Attitude is highlighted by six, with references to "the need to explain the meaning of openness," and "the attitude to young colleagues and new members."
Other isolated comments (one mention each) included a call to attract more staff interpreters, a jab at the sponsorship system, and the desire to see new approaches to ongoing challenges.
Main challenges facing the profession
Increasing use of English or "Globish" in meetings is decried by four respondents; in one case even "English plus one foreign language" was lamented. (Yes, we do realize that no interpretation is not the same as bilingual-only interpretation, but still we feel it is legitimate to group these.) I particularly appreciate this thought: "We have to make people understand the added value of using their native languages."
A call for greater solidarity and unified action can be heard in the interviews. Unprofessional and/or unfair competition is highlighted by five of our interviewees, one citing "agencies owned by non-interpreters" as a specific challenge. One respondent felt that non-AIIC members need to respect and acknowledge AIIC's representative role and standards, and another mentioned ethics as an issue of importance for the profession.
In contrast, cost-cutting measures (presumably by conference organisers) are explicitly cited by only one respondent (then again, this survey was carried out in January, not April!). Inappropriate use of technology (e.g. infoport or a videoconferencing tool where a booth is called for) is mentioned in a couple of responses - and one is tempted to assume such choices are mainly intended to reduce costs. Another advocated realistic attitudes to market realities and segmentation.
Suggestions for AIIC
Several of the new members interviewed made specific proposals regarding AIIC when addressing the question on challenges to the profession. I take this to mean they think AIIC is good for the whole community of language professionals.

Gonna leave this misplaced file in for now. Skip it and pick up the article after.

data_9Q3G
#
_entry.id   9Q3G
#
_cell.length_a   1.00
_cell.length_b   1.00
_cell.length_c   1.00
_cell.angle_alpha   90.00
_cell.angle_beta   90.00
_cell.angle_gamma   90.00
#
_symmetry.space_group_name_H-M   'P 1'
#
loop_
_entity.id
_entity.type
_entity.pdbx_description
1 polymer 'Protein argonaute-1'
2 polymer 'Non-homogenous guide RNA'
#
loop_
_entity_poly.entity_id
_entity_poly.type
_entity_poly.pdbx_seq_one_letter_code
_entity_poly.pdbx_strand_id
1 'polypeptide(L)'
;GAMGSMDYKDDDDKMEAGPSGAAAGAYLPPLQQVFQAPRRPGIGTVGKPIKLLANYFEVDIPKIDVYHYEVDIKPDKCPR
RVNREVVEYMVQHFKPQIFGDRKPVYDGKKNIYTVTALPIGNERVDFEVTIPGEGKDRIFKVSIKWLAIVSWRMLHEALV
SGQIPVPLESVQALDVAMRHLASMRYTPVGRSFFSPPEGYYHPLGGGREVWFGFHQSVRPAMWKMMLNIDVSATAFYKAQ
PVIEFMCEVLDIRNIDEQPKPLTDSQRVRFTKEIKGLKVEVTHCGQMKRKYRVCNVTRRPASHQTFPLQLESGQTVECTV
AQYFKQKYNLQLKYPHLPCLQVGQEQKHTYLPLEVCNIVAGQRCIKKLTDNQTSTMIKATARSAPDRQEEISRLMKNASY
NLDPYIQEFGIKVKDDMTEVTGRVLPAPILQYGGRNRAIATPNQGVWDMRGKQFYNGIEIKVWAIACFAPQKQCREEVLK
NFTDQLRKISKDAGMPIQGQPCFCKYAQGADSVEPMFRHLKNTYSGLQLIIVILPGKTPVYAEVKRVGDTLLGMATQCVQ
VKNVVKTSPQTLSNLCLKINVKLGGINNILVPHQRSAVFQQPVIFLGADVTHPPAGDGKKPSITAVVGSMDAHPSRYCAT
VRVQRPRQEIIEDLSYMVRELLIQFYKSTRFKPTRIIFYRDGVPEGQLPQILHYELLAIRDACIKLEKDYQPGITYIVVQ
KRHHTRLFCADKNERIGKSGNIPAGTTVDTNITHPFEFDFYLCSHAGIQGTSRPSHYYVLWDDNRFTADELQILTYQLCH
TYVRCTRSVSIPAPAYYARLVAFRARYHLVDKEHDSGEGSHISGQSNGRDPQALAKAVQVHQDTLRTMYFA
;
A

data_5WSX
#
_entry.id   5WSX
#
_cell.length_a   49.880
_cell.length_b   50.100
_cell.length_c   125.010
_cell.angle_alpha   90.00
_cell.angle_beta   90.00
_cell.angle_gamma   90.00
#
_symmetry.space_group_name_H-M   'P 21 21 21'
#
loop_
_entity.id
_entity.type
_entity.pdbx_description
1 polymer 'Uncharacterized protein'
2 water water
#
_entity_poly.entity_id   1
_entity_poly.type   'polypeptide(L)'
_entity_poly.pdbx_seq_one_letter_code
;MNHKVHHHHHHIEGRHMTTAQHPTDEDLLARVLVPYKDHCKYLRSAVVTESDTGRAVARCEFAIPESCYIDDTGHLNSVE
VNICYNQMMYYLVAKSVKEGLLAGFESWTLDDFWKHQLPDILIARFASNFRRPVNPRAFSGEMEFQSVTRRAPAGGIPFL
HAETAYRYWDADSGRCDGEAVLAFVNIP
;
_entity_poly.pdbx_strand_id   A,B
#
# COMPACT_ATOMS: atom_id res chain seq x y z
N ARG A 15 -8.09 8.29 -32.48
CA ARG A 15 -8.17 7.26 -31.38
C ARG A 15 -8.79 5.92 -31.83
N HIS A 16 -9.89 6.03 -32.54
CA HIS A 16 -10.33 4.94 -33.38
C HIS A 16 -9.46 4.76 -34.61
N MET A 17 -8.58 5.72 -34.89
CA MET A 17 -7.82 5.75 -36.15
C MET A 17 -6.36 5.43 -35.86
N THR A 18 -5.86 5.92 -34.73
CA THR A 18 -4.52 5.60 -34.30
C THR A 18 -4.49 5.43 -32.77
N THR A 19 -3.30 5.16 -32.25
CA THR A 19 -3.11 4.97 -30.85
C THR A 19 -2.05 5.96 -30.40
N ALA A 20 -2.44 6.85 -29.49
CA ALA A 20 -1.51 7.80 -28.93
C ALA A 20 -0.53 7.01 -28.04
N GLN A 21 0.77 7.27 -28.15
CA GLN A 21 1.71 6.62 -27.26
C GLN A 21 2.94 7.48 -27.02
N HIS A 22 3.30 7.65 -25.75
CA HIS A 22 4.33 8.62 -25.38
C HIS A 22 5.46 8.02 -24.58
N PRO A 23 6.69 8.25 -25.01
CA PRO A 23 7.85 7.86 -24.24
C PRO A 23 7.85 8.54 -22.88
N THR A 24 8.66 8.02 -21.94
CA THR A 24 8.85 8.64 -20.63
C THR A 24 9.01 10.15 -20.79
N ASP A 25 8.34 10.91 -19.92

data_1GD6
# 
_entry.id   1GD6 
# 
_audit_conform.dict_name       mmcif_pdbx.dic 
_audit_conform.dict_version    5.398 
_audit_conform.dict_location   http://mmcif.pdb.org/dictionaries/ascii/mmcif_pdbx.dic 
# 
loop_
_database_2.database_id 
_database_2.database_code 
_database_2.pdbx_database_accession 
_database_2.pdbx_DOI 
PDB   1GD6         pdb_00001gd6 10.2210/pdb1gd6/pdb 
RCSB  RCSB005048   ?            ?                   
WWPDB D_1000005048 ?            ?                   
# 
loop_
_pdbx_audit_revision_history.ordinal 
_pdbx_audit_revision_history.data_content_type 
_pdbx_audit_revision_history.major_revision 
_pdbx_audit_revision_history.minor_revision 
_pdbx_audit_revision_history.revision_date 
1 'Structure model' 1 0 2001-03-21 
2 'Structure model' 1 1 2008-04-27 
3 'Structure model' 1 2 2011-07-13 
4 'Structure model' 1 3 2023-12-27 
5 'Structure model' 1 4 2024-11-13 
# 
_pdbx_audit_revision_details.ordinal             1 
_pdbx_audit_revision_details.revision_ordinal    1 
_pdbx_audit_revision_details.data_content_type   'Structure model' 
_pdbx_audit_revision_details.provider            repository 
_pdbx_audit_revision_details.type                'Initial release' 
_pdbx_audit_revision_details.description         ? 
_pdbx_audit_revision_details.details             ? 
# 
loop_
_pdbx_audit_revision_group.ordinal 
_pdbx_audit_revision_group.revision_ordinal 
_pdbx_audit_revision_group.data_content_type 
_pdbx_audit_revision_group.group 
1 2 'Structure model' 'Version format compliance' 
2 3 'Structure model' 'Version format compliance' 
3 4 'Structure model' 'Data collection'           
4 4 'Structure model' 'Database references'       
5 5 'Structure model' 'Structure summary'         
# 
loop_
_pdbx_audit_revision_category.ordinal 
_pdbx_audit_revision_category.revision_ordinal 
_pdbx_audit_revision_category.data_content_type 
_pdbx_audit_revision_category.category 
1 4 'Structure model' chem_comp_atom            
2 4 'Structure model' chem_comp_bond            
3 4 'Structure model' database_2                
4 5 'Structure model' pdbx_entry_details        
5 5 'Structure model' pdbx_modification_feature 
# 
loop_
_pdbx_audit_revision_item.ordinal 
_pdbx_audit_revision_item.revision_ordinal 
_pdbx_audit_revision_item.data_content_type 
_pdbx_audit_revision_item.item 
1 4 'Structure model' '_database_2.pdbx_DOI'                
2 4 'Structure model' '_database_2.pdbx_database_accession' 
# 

Communicating with potential clients, a significant theme throughout the survey, is sometimes described in more specific terms: "explain better to potential customers why hiring AIIC interpreters is worth it", "more marketing for the profession" and "become a professional board/certifying body" (the latter is far more specific in scope, of course, but it doesn't seem too far-fetched to fit it in here).
Reference to solidarity and inclusiveness can be seen in comments such as this one: "the need to set a positive example instead of defining ourselves as 'we're not like those people.' Negative stereotypes are hardly helpful to enhancing our profile." Perhaps related to this is the call for greater efforts to attract fresh blood made by two respondents.
It's hard to draw conclusions from this interesting but nonetheless unrepresentative, non-random sample, and one's own views are bound to color any report, even through the seemingly harmless exercise of grouping responses. Still, a desire for better communications - internal and external - and new attitudes does seem to exist among these new members, while solidarity and the defense of ethics and proper working conditions seem to be common expectations of a professional association worthy of the name.
We would like to thank Silvia Camilo, Pablo Chang-Castillo and Conrado Portugal for carrying out the interviews, and the fourteen interviewees themselves (who remain anonymous). We also wish to thank the VEGA and YAIN networks for supporting this project. To see the previous article in this series, click here.
Articles published in this section reflect the views of the author(s) and should not be taken to represent the official position of AIIC.